In today's world of classic Chevys, the stock resto cars can get lost in the fog of all the high-dollar, high-tech, high-detail restomods and customs being cranked out. Not to say there's anything wrong with those, but the man (or woman) with a factory-original piece of Detroit steel can be left feeling inadequate, unloved, and virtually forgotten.
But in simplicity there's beauty, and like the woman who looks stunning without makeup, there's something uniquely enchanting about a factory original car. Even when it's like our subject Bow Tie, which started out life as a mild mannered 283 Bel Air, but was transformed into a mighty 409-powered hero.
Joe Horisk had gone to the 2010 Barrett-Jackson Scottsdale auction looking to buy a '62 Bel Air. Hard to imagine, but he left the event nearly disgusted at not finding the W-motor-equipped '62 he pined for. Joe had been staying at a friend's house in the area, and while sitting back the next day thinking about his next move, he decided to peruse the local classified section. There in monochromatic type was an ad: "For Sale: '62 Bel Air Ready for Assembly"
Bing! A quick call to the owner confirmed the car was still for sale, and upon arrival it was a Christmas Day-style moment for Horisk.
"There were pieces under this guy's bed, chrome plating was done, chassis powdercoated, a new CARS Inc. interior stitched up and ready for installation. Cad plated parts from the factory, like new, stacked everywhere," Horisk says. "The body was off the frame and still wearing its original paint, no signs of rust having ever tarnished it."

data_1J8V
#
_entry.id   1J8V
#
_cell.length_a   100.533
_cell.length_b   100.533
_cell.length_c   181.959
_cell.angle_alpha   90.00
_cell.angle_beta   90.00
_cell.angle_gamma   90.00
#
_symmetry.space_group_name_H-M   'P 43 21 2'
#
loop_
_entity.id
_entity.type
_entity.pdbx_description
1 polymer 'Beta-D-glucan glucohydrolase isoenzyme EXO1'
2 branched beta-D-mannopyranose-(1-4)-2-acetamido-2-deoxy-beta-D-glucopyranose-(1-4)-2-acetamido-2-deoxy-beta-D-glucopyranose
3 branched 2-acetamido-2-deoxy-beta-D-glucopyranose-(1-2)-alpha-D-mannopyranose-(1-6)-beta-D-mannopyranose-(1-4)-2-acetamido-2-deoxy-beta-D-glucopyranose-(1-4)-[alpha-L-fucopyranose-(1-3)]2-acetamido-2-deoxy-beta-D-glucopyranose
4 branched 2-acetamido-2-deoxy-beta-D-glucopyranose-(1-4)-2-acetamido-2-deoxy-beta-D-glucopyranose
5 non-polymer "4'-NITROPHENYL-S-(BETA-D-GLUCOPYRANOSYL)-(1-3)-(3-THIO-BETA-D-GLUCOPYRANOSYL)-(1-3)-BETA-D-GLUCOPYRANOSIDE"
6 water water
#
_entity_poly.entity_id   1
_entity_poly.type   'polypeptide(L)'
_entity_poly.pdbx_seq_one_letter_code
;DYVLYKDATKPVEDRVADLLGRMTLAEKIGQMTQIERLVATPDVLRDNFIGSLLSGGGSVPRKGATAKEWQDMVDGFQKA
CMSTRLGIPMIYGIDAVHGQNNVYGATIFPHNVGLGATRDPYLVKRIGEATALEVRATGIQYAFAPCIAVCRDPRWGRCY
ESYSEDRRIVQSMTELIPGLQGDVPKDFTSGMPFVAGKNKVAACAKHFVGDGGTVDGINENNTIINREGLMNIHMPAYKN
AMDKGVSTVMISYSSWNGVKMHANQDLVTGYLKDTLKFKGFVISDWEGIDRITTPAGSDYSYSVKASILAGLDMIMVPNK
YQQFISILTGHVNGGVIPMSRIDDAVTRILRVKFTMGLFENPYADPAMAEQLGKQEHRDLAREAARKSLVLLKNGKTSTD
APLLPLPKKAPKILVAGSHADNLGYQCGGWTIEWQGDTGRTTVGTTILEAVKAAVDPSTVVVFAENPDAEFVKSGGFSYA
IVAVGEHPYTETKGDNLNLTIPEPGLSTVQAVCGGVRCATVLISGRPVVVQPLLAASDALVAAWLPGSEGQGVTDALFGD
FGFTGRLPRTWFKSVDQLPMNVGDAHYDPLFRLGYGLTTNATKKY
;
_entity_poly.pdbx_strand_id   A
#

The floors still had original red oxide primer on the underside, and the frame was completely devoid of pits or other blemishes. It didn't take long for the deal to be struck, and the bubbletop became his.
After all the parts and pieces were shipped back to his home in Delaware, Joe started the next daunting task: finding all the correct, date coded pieces to make the Bel Air into a hyper-accurate 409 clone. This might seem difficult under the best of circumstances, but making it harder was that the '62 was built in the second week of January. To be correct the engine, trans, rear pumpkin, and other related accessories had to be date coded late '61. Two years of hunting, wheeling, and dealing netted everything necessary, including a rare "Big T"-coded pumpkin for the rear.
From that point, it took another year to fully assemble the entire car. Once finished, it was an eye-catching sight that even Joe found himself unable to turn away from. When we saw the car at the 2011 Goodguys PPG Nationals in Columbus, Ohio, it was only the second time the Bel Air had been out since its completion.
Simple, clean, straightforward, and subdued in appearance. While this '62 might not scream "Hear Me Roar" like other Chevys out there, it makes its statement with the quiet demeanor and power of a truly beautiful classic.